KAPPAROT (Daughters of Disruption): 2016 Fringe review 74

kapparot-fringe-review

In the Art Church, a house of a theater with carpeted stairs and a open room set with rows of chairs, performer collaborators Chana Rothman and Annie Lewis greeted the audience with a warm proposition: to join in. Sourced in Jewish tradition, the duo explored scapegoating, speaking openly of their own struggles. Sharing about motherhood and identity within American Jewish culture, guilt and shame blurred as they spoke of heavy and light hearted burdens.

Rothman and Lewis asked audience members to break into small groups to discuss their feelings on using scapegoats. Many agreed it certainly didn’t seem so great for the goat. Bringing up political and personal experiences, the audience participants embraced the prompt to share, creating a community feeling that would build as the ritual continued. Papers were passed around in an exercise called exquisite corpse, where audience participants wrote down “for the sin of..”, folding one on top of the other, later to be read and released. Guilt and shame are often built in the shadows, piled on and reinforced by time. Focusing on the feeling of being weighted down, of feeling guilty, the interactive approach seemed built to be itself a relief: a communal act of showing and airing it out.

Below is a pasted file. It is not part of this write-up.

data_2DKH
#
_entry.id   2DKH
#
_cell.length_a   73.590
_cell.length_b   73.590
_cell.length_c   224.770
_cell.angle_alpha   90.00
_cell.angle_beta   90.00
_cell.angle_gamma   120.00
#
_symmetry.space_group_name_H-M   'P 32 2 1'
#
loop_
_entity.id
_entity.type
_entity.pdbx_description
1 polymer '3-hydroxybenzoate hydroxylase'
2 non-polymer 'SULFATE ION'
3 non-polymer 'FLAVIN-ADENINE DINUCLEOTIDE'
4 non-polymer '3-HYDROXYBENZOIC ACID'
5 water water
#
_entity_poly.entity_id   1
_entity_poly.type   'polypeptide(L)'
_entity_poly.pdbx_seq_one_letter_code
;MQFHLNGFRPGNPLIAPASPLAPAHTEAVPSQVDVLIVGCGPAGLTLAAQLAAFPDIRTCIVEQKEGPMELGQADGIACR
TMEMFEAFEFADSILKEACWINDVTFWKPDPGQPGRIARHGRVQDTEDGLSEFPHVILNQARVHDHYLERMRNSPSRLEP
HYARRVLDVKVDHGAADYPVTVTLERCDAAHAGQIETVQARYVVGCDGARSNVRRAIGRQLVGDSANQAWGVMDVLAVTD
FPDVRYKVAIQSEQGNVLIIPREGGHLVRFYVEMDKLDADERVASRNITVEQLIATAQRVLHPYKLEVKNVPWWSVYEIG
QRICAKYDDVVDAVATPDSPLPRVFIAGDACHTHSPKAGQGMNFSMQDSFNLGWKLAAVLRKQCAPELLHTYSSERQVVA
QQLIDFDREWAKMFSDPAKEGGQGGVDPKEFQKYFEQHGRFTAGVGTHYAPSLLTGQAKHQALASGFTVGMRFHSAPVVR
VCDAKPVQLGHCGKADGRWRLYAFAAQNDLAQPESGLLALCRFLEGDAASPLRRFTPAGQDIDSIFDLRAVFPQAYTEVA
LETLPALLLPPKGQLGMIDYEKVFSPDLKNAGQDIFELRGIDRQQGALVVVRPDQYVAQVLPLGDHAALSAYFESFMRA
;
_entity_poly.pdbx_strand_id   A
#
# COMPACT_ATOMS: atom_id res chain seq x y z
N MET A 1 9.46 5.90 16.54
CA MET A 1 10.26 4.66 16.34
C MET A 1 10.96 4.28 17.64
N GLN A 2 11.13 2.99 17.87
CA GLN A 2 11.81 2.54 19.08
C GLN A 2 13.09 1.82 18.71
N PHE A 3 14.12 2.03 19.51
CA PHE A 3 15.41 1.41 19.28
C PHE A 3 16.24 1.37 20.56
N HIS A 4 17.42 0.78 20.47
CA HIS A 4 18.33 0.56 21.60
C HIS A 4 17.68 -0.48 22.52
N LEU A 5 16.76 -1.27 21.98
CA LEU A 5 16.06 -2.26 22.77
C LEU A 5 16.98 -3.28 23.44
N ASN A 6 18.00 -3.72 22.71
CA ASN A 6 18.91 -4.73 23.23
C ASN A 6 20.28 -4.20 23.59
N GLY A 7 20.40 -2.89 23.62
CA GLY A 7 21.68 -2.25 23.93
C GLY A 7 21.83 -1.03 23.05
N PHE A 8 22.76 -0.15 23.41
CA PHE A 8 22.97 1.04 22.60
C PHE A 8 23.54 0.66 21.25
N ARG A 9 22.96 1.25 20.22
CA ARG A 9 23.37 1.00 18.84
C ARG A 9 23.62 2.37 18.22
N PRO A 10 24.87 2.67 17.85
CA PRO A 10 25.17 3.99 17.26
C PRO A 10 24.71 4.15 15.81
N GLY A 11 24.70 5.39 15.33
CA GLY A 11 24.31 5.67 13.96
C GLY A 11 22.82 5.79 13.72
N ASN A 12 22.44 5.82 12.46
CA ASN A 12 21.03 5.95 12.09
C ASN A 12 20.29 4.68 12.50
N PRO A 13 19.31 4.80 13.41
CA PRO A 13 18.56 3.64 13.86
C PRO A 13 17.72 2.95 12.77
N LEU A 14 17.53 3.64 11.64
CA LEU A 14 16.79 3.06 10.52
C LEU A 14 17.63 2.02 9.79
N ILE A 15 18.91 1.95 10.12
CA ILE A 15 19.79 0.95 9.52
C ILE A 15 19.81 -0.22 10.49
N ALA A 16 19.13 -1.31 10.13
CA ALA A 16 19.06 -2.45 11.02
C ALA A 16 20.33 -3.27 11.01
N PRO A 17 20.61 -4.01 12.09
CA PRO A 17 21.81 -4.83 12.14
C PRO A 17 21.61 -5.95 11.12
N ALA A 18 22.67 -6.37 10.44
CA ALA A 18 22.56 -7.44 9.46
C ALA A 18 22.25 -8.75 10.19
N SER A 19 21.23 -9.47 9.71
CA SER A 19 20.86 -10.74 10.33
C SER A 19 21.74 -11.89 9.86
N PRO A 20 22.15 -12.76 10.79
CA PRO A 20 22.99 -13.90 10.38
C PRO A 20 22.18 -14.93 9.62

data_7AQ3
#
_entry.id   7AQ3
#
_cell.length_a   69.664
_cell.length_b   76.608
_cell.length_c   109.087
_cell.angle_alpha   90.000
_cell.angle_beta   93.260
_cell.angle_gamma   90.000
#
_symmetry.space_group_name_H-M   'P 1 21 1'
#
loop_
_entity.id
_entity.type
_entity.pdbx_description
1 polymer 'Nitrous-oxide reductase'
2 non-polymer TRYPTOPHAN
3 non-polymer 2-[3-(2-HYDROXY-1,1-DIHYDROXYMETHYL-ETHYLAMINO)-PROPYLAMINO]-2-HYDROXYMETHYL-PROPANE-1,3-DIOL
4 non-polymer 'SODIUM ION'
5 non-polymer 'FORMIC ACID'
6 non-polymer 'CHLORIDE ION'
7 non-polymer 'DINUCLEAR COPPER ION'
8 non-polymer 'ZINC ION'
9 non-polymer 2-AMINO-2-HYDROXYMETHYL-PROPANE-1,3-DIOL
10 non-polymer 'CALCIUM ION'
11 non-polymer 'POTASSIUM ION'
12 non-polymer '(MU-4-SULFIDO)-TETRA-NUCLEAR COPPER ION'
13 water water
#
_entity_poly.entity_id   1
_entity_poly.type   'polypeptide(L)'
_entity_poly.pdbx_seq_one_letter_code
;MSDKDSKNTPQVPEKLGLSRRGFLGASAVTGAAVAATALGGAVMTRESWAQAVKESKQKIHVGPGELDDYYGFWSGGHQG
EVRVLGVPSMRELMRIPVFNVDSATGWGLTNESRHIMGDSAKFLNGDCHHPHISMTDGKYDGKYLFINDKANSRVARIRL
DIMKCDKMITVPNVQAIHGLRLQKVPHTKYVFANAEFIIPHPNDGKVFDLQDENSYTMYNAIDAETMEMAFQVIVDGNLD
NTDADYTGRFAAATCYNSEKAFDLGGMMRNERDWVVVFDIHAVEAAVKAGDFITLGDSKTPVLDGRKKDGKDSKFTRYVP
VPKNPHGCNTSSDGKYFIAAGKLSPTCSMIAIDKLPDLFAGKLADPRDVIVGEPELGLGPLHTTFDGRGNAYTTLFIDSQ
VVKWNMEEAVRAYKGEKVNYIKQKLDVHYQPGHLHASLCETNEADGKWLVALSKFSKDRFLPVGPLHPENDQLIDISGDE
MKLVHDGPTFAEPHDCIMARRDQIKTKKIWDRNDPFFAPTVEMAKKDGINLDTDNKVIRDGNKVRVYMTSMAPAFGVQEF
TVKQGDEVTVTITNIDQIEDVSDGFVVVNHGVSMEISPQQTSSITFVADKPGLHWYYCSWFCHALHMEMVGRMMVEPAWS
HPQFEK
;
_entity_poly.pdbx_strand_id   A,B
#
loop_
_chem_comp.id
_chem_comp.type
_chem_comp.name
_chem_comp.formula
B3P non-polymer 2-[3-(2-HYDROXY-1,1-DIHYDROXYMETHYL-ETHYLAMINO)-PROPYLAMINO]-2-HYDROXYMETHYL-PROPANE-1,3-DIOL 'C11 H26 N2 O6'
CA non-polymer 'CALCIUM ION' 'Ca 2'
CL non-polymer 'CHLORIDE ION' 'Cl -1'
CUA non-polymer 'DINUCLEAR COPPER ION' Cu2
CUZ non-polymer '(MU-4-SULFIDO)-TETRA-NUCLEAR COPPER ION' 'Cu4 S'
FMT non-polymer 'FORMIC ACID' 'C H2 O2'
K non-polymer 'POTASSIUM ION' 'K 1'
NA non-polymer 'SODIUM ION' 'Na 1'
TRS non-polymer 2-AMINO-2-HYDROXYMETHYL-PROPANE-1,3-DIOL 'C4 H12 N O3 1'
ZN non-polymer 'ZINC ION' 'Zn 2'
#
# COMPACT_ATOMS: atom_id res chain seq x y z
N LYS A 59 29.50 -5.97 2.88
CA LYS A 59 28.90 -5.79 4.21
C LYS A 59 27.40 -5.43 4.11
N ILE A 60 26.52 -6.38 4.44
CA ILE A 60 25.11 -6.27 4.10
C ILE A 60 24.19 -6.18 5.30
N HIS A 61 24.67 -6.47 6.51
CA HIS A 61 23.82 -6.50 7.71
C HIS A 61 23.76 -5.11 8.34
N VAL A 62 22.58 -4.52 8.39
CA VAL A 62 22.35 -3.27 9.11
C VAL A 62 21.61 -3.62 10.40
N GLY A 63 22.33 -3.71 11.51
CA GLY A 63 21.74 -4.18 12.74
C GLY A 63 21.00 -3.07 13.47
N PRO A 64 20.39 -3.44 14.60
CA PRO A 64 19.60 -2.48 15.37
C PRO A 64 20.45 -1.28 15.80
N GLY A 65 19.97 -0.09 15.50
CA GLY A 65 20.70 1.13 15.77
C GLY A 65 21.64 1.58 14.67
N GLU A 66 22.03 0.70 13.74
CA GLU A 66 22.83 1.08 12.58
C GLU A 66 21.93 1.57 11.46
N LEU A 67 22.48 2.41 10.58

[The Art Church of West Philadelphia, 5219 Webster Street] September 15-17, 2016; fringearts.com/kapparot.

 

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About the author

Katelyn brings her interests in art as social practice to her writing at Phindie. Currently working in early childhood education, she is interested in art-making at any age and realizes how hard it actually is to learn to share. In her spare time she likes to write, read, cook, and make art.